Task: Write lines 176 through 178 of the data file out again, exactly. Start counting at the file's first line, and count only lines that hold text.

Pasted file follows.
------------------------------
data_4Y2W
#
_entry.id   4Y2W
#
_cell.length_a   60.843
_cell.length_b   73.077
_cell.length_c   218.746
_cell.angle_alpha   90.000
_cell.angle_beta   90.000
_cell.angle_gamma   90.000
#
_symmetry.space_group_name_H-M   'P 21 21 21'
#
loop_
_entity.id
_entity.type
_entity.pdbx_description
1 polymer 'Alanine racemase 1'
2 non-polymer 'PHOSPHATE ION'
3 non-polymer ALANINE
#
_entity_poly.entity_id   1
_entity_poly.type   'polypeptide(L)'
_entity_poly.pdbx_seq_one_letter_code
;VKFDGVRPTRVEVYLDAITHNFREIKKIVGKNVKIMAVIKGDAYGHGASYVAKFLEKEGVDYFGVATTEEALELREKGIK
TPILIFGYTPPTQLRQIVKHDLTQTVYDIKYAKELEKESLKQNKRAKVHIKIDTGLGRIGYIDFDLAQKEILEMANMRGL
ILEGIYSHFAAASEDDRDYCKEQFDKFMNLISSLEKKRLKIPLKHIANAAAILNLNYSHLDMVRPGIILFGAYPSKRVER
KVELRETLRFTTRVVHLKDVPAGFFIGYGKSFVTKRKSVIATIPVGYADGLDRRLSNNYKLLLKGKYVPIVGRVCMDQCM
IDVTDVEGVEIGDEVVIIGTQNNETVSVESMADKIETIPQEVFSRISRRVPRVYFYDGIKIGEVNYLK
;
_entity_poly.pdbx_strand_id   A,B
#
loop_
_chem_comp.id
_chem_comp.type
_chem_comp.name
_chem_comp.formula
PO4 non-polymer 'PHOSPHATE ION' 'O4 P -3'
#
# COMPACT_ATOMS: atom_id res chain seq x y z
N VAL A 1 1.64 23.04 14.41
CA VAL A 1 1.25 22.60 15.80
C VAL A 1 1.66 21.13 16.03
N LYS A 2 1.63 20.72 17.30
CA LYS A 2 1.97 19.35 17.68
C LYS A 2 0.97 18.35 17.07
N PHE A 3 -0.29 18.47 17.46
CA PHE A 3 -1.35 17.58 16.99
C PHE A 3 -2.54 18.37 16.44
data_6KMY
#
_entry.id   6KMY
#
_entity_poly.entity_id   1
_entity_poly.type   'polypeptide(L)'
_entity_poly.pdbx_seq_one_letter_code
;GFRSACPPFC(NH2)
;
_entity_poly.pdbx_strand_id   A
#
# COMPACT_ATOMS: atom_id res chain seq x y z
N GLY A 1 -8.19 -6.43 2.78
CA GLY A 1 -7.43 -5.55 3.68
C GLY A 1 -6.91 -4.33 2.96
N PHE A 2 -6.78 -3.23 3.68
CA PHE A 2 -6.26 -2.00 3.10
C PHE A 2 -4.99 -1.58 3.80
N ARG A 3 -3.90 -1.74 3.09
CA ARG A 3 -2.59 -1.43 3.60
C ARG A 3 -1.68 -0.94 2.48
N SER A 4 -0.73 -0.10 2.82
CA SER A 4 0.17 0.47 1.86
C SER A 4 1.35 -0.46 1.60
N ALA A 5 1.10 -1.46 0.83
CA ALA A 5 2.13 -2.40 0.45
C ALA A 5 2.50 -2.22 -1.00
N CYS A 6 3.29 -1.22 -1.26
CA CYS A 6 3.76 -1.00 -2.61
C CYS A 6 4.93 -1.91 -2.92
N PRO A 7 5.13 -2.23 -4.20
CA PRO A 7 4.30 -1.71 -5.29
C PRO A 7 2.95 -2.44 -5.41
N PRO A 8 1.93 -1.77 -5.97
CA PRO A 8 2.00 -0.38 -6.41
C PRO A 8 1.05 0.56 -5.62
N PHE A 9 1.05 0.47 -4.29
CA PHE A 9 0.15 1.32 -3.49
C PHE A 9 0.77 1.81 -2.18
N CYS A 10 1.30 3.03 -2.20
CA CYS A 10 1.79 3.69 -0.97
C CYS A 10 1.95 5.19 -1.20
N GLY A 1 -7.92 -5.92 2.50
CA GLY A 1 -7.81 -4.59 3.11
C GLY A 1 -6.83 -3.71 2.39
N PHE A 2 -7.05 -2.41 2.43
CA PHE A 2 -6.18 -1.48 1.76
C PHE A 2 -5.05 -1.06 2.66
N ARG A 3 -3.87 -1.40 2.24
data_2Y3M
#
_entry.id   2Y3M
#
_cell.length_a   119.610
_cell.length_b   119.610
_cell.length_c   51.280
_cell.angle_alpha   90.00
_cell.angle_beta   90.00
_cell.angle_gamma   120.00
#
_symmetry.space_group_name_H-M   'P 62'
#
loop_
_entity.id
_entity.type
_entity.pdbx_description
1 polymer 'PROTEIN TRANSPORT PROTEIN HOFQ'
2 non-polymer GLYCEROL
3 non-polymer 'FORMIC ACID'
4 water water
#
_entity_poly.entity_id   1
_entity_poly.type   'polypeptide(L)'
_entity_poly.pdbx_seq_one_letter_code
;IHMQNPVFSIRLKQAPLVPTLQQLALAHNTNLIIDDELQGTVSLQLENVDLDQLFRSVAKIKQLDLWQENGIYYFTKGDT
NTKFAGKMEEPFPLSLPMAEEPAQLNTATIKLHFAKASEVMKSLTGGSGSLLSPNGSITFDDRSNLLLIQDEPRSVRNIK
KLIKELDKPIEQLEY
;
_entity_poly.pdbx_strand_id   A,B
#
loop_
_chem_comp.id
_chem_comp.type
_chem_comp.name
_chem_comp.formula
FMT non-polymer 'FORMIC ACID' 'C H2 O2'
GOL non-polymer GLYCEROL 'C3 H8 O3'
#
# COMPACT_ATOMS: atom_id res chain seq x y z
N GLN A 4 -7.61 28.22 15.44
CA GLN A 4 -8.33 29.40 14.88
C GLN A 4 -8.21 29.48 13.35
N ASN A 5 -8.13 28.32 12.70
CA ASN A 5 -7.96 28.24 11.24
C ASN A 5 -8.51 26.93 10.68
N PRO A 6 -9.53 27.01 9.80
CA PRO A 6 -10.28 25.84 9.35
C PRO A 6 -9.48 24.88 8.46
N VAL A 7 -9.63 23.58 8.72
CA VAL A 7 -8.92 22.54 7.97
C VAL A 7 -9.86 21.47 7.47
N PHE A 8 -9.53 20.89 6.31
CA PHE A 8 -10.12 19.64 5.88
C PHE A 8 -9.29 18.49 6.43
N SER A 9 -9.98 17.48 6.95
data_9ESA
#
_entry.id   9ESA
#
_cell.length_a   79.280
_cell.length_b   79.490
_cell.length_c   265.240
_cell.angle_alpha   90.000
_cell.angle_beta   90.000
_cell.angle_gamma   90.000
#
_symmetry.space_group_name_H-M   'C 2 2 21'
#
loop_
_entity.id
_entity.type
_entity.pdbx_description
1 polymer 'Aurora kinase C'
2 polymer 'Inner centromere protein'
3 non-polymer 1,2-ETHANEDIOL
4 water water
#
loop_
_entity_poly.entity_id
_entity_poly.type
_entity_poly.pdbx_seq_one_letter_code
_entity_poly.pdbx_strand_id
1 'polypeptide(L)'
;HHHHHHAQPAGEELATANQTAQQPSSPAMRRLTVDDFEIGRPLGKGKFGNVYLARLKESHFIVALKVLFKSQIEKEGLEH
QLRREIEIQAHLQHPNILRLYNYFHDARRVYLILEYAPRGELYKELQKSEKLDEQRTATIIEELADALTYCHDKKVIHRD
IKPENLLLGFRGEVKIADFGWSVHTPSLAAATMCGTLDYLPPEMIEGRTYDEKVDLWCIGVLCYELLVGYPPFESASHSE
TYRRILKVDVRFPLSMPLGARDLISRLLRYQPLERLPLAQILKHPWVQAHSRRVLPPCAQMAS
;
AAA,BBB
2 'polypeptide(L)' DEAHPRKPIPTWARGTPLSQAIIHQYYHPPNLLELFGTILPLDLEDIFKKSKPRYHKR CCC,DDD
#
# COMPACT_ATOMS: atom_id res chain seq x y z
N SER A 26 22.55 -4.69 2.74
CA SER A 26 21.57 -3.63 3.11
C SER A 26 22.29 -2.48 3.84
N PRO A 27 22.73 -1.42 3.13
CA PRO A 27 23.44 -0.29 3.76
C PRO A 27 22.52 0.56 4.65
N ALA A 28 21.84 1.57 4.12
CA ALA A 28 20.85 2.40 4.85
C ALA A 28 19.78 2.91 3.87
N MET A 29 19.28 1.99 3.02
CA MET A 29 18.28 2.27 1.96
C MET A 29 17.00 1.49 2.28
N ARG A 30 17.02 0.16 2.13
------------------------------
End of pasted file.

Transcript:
#
loop_
_entity_poly.entity_id